Lancia, the once-famous Italian brand known for its rally-bred vehicles, has published a teaser photo of an upcoming concept vehicle that’s set to debut at the company’s Emozione Pu+Ra (translated as Pure Emotion) event on April 15.
The Stellantis-owned marque is on a path of rejuvenation after decades of neglect and this yet-to-be-revealed concept will supposedly show the brand’s design direction for its next all-electric series-production cars, the first of which will be the new generation Ypsilon city car.
Reportedly based on the same platform as the current Fiat 500e, the new Ypsilon will debut in 2024, ending the current generation’s very long, 12-year stint. After the Ypsilon, Lancia will reveal a still unnamed “top-class saloon” in 2026 and in 2028 the Italian carmaker is set to unveil the all-new, reborn Delta hatchback.
Gallery: Lancia Pu+Ra Zero sculpture and new Lancia logo
Getting back to the concept teased at the top of this article, it looks like it’s an evolution of Lancia’s Pu+Ra Zero sculpture showcased in 2022, featuring oval-shaped LED tail lights and the company’s new boot-width logo. The Italian firm’s CEO, Luca Napolitano, said that the sculpture marked “a new era” for the brand, while Jean-Pierre Ploué, the marque’s head of design, said: “It is timeless, durable, unique. Our designs will be built with iconic shapes like the circle, square, and triangle.”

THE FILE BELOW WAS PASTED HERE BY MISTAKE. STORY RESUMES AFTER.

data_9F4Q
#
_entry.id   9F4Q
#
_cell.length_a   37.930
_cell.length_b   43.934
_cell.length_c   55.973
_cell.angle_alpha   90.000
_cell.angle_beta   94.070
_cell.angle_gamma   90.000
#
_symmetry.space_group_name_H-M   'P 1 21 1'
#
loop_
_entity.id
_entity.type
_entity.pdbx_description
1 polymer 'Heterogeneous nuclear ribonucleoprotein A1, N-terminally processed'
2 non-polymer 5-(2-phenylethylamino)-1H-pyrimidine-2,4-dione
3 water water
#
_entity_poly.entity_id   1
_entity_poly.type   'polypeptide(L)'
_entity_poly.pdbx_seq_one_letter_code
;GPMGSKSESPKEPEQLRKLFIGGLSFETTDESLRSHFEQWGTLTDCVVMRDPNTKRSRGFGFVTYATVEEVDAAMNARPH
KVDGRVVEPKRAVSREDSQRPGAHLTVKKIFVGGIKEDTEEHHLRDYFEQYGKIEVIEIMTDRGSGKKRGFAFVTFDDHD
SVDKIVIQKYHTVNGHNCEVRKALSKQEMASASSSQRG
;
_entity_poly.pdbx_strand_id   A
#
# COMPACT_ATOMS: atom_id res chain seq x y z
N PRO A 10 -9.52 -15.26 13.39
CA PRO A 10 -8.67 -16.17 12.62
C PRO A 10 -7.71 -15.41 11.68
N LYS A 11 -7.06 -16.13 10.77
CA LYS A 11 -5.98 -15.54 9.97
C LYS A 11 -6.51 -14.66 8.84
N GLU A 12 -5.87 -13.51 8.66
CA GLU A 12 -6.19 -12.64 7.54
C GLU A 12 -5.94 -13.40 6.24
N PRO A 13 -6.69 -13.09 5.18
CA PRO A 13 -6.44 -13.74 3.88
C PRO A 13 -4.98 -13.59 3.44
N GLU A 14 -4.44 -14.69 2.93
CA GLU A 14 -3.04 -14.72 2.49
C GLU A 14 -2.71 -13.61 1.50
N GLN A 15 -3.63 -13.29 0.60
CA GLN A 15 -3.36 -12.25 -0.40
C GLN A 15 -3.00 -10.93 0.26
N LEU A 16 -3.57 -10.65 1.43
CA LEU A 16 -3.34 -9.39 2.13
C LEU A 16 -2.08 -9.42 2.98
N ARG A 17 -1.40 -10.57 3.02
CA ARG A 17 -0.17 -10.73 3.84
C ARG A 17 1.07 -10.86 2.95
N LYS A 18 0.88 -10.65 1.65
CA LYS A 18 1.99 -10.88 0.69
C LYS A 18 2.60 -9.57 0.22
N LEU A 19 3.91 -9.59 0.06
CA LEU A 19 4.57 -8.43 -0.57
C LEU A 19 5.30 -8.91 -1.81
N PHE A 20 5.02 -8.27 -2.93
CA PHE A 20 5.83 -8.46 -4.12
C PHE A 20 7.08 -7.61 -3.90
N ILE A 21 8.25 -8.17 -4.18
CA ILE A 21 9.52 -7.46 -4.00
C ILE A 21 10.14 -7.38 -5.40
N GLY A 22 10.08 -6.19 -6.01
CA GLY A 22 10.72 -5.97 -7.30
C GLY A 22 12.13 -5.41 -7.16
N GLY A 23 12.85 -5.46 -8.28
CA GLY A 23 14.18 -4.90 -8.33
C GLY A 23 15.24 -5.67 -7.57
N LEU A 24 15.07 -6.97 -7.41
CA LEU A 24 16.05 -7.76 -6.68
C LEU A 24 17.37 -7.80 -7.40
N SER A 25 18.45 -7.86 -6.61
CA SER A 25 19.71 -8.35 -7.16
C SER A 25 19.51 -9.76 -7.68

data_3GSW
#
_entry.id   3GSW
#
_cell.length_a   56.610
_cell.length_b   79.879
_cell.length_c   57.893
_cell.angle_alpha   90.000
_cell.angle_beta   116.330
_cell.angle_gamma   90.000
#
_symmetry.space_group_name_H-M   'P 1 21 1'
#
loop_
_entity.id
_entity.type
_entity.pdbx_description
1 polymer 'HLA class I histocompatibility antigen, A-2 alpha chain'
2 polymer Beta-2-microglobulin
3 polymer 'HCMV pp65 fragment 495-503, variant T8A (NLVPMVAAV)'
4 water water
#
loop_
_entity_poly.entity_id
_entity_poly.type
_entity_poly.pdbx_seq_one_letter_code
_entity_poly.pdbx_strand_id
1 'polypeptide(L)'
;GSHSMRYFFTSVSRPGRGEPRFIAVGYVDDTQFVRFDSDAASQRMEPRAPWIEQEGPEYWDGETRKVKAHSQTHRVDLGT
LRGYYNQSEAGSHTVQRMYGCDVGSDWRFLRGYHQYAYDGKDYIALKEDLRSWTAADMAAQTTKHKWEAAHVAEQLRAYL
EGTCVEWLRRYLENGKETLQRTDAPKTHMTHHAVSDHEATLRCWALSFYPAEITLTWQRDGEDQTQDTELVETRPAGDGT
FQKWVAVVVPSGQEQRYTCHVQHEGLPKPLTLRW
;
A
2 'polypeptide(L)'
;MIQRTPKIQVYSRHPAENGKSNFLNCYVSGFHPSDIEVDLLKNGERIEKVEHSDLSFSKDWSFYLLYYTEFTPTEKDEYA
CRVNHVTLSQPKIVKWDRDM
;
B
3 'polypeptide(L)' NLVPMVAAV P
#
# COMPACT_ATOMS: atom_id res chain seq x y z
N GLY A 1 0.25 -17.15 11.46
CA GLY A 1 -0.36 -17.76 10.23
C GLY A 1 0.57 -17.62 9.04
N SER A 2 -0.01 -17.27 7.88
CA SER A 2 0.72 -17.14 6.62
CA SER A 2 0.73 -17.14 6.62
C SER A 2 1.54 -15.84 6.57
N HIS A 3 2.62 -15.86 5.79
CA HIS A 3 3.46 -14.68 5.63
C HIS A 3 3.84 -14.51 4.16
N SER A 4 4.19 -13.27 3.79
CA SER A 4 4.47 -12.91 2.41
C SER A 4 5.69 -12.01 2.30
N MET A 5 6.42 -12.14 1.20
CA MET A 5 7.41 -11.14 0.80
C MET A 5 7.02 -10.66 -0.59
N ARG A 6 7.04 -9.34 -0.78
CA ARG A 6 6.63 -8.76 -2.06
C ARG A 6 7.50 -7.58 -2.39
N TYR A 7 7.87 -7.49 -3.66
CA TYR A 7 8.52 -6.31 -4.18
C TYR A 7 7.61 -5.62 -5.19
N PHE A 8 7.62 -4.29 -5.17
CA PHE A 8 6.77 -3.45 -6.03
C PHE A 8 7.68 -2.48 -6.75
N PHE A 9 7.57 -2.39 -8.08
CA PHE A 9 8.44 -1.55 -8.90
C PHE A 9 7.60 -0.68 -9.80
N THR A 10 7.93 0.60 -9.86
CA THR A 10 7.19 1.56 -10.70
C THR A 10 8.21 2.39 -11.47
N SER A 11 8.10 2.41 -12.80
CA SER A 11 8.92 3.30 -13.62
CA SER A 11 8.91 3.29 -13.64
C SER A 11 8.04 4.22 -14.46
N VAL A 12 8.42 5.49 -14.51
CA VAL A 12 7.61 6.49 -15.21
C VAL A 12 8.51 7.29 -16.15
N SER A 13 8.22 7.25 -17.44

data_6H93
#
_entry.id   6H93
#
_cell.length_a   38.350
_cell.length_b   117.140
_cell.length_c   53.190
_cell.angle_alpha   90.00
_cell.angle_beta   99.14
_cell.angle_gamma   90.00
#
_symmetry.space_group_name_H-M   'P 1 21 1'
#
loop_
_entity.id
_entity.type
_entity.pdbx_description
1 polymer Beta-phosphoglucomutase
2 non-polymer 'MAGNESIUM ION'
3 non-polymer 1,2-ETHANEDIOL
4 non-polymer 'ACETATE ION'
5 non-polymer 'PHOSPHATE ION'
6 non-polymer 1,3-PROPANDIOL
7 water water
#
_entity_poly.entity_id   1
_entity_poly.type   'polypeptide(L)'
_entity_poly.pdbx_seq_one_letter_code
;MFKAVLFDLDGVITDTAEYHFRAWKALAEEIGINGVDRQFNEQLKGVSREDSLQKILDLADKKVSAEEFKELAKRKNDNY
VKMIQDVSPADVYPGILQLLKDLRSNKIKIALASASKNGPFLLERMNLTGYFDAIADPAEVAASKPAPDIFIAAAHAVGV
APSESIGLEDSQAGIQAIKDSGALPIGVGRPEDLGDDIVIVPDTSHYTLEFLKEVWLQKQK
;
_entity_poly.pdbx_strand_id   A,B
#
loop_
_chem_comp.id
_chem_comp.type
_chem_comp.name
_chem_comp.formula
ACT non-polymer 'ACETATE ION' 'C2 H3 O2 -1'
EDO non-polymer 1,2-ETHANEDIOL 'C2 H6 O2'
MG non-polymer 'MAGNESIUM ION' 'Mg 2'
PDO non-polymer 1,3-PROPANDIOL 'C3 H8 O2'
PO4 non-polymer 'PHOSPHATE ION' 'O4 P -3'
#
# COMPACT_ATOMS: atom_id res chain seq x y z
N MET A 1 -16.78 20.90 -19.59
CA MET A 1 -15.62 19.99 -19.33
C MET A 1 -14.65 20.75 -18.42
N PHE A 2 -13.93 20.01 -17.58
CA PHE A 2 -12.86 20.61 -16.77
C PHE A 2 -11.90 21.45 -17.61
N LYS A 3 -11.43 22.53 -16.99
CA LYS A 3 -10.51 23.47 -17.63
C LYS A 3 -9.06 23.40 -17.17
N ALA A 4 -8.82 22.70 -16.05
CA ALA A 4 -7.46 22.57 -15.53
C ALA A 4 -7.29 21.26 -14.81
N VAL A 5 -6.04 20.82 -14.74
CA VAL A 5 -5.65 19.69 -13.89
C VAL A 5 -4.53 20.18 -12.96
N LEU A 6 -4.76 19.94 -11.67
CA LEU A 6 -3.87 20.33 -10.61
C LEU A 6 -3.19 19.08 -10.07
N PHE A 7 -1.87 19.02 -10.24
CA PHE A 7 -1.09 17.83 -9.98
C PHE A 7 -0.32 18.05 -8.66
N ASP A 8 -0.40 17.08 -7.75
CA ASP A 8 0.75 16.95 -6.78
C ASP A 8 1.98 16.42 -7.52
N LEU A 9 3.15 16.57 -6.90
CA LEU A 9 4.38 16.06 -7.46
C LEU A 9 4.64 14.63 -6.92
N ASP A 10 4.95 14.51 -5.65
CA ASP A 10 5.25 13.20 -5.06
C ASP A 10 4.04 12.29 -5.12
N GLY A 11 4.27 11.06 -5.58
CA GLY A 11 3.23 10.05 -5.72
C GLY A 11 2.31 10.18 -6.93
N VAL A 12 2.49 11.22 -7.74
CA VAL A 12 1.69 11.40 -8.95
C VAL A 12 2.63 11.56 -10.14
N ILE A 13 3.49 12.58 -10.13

In other words, expect the April-bound concept to resemble the Pu+Ra Zero sculpture, but with wheels and possibly a futuristic interior. Speaking of the inside, the Italian design house Cassina will be responsible for the new generation of Lancia interiors, which will include the latest infotainment technology, according to the Italian carmaker.
Lancia was established in 1906 in Italy and over time it manufactured everything from vans and buses to trucks and passenger cars. The Italian carmaker had a lot of success in the world of rallying, where it won several titles with the Fulvia, Stratos, 037, and Delta models in the 1970s and 1980s.
In the United States, Lancia was a little-known brand, with a handful of models being sold here until 1981, when Fiat, who was then the owner of Lancia, pulled out of the American market.